167.14  With sexual reproduction, the existence of 2 sets of genes gives you a “second chance”…if a bad gene is present in Column A, it might not be in Column B…and since the offspring gets a random combination of A’s and B’s, the chance that you get the bad gene is reduced to 50%…with asexual, the chance is 100%. And even if you get a bad gene from one parent, you may get a good one from the other parent, and if the good one is dominant, it takes over and the bad gene is inactive, or recessive. Again, you have the chance to side-step that bad gene.

167.15  Needless to say, this innovation has been a whopping success. As a consequence, organisms that reproduce sexually can change or mutate more quickly than asexual…they can adapt to changing environmental conditions, and bottom line, survive. I’ll go out on a limb and suggest that this adaptability was an added bonus…the basic idea was to bypass bad or detrimental genes. At any rate, let’s see how sexual reproduction creates the degree to which kin are related. You have between 20,00 and 30,00 genes…in Chart 593, I have simplified that to just 8…4 in Column A, 4 in Column B.

chart 593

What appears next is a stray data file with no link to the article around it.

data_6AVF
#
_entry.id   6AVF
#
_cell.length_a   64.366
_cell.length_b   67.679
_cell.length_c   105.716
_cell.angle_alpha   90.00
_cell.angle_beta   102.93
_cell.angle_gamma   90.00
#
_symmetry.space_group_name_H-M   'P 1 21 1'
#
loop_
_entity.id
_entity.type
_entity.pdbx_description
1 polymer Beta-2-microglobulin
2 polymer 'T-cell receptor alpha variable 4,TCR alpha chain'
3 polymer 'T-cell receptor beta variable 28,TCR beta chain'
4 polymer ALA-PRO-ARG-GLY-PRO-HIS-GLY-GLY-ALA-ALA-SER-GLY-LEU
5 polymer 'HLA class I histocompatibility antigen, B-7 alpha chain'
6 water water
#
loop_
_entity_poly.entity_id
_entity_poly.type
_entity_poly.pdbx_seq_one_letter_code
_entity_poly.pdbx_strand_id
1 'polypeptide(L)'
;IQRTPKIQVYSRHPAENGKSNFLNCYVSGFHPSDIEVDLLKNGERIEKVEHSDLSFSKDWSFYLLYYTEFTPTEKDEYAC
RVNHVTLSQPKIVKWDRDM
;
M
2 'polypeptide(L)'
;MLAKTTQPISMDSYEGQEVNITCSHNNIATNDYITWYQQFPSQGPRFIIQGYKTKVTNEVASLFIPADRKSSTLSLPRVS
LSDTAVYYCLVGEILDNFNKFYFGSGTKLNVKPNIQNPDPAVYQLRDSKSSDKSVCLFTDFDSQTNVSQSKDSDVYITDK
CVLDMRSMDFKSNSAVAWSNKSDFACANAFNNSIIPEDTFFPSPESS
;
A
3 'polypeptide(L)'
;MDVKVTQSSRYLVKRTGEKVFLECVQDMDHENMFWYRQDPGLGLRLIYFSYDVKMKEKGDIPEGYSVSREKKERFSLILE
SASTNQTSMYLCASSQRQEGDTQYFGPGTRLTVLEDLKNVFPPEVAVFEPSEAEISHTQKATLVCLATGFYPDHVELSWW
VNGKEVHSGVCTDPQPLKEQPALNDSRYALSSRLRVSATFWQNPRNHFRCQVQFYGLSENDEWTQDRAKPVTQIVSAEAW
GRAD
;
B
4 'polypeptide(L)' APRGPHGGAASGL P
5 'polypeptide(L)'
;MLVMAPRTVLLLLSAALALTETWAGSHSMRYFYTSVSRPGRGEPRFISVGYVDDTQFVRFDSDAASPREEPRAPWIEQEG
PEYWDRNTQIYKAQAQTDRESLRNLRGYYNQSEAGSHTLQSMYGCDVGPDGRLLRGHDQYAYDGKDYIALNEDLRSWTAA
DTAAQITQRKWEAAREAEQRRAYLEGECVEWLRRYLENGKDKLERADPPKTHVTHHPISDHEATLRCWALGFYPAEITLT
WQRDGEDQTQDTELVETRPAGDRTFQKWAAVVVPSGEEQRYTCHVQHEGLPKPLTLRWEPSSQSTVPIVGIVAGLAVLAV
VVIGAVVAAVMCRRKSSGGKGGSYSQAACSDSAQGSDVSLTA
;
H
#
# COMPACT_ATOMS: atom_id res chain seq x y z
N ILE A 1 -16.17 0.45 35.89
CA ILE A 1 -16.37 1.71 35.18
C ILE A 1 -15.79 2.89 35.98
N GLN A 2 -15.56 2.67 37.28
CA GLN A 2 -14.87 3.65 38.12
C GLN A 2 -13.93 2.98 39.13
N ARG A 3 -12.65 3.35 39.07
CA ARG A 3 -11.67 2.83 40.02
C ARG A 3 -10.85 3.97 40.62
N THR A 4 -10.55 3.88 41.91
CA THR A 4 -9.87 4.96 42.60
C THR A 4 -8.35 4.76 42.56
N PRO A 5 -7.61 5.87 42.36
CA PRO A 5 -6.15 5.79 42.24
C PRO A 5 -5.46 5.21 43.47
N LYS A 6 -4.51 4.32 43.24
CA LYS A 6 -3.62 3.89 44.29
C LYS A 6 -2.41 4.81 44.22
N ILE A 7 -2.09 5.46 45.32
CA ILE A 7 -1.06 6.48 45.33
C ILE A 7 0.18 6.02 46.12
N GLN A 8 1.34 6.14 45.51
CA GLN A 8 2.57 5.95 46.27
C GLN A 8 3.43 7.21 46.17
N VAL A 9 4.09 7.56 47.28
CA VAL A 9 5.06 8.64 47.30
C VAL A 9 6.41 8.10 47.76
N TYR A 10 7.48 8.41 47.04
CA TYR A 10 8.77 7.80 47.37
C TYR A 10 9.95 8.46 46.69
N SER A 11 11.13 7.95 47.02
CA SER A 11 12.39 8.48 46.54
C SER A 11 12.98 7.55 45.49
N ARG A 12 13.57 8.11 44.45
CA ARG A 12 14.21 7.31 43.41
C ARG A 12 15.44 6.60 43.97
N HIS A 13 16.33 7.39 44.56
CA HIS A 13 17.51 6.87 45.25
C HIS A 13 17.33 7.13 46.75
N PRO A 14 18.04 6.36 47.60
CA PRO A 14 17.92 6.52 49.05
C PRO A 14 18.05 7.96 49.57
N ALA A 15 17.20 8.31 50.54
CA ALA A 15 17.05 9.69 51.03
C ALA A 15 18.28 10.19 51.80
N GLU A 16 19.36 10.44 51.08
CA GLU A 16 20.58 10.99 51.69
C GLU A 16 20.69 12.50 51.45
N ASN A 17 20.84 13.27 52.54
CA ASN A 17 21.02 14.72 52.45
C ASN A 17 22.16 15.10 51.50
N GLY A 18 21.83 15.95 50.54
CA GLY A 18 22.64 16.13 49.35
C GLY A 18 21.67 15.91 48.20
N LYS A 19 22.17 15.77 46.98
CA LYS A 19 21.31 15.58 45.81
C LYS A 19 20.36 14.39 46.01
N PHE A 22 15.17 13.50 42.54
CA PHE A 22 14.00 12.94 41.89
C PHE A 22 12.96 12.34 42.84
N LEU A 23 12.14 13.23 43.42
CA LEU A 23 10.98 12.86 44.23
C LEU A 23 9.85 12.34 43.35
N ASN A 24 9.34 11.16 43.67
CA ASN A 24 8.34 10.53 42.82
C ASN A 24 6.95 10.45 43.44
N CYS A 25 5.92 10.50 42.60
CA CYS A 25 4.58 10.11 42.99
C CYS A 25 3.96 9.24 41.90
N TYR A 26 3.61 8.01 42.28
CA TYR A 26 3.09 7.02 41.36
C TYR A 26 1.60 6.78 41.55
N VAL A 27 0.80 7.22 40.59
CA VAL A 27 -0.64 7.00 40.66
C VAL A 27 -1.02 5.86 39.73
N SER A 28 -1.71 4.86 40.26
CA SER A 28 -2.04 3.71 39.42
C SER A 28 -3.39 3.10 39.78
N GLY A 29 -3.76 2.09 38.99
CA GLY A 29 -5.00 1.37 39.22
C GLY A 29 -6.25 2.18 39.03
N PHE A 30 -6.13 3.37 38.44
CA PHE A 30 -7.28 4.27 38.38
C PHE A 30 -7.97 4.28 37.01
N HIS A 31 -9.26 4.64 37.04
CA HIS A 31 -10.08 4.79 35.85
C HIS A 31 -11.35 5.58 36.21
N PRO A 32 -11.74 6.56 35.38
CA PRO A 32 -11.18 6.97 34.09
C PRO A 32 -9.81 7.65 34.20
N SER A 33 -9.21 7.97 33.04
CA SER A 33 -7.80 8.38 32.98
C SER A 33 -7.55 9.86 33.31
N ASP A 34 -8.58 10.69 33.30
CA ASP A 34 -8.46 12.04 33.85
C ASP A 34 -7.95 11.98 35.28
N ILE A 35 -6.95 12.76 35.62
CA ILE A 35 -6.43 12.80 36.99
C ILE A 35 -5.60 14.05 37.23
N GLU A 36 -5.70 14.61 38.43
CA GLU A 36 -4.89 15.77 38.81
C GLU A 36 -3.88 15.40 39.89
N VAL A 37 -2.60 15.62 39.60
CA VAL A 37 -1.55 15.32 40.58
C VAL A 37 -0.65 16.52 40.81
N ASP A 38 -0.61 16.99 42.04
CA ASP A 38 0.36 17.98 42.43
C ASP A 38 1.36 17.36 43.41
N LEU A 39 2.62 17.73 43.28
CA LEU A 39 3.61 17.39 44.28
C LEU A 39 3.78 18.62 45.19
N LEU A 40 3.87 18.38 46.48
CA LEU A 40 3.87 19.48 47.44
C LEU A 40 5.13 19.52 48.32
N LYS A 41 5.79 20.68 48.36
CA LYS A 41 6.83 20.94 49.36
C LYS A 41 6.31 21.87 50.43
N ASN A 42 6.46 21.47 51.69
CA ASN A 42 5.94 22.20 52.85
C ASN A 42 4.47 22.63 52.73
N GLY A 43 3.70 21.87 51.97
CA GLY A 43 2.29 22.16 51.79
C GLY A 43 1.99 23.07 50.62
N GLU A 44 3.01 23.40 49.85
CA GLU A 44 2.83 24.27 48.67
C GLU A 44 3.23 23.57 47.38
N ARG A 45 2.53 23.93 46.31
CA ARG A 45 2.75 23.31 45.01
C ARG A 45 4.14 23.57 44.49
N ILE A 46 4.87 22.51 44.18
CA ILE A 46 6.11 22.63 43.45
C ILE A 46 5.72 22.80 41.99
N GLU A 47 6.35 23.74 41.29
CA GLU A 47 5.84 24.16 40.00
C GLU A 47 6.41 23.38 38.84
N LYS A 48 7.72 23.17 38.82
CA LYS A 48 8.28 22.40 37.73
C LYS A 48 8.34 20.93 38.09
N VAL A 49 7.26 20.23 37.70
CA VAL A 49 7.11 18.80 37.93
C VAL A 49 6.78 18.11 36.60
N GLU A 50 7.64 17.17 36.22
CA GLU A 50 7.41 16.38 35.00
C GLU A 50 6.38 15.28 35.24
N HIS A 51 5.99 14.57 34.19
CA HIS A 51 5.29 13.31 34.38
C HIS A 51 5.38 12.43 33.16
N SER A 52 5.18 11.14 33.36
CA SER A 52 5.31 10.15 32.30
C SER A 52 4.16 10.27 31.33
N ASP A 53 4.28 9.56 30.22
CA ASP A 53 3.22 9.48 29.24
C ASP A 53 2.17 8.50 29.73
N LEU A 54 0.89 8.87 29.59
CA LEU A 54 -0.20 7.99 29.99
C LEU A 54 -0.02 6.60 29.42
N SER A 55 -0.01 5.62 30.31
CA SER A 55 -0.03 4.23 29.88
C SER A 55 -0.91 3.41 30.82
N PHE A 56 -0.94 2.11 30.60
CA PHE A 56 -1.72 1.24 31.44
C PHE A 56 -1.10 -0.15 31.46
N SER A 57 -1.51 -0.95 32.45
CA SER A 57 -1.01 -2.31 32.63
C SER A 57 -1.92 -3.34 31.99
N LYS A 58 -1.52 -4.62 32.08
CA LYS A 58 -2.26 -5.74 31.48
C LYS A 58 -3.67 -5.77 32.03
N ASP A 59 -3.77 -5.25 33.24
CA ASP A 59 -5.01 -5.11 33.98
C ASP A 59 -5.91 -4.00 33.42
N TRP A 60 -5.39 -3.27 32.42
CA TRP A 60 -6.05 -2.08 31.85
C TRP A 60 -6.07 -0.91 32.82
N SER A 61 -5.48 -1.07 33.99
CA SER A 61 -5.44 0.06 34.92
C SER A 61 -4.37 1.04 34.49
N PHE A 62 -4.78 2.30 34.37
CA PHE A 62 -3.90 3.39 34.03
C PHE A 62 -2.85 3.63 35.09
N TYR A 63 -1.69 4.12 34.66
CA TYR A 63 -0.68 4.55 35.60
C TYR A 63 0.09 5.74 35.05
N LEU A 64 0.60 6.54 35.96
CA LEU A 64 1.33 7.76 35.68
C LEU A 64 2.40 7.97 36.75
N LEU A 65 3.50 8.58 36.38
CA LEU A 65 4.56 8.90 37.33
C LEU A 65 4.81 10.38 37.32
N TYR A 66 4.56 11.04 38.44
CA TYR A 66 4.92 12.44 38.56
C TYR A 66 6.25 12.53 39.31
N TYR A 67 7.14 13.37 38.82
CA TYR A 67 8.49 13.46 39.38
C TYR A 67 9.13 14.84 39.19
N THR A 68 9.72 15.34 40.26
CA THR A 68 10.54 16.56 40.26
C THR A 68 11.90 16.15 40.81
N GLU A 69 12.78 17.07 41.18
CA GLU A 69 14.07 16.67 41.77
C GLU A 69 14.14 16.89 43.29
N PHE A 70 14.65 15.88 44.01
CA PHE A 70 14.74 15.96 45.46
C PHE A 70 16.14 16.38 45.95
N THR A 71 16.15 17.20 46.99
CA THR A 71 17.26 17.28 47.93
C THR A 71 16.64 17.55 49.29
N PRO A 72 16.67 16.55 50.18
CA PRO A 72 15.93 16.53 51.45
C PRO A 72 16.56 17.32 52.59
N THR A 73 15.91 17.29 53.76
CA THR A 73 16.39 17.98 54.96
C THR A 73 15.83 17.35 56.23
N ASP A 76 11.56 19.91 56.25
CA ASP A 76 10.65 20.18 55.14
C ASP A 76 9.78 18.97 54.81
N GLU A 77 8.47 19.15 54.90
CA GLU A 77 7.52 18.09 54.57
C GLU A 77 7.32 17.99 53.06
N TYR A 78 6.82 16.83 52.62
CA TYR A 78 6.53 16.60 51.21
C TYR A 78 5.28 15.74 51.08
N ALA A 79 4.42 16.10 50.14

167.16  You get only one set…here it’s Column A, in blue…from your father, and that’s a random mix of your father’s A’s and B’s. We can simulate this by flipping a penny…heads you get Column A, tails you get Column B. For your brother, we flip a dime…and top left of Chart 593 shows the 4 possible outcomes…you both get A…you both get B…you get A, he gets B…you get B, he gets A. Over thousands of genes each will occur about 25% of the time. Also notice that as a result, your father’s genes form 4 categories…those you both get, those neither of you get, those you get but your brother doesn’t, and those he gets but you don’t…and again, each category is 25% of the total of your father’s genes.

167.17  If you now look at the bottom of Chart 593, you’ll see that of the 4 genes you and your brother get from your father, you will share 2 of them…in this case, dark blue 1 and light blue 2. That’s 2 out of 4. Same identical thing happens with your mother…total, 4 shared out of 8…a relationship between you and your brother of ½.  And since half your genes come from your father, you and he are automatically related by ½…it’s just that the ½ with your brother and ½ with your father come about in different ways.  Contrast this with the case of half-brothers, Chart 594.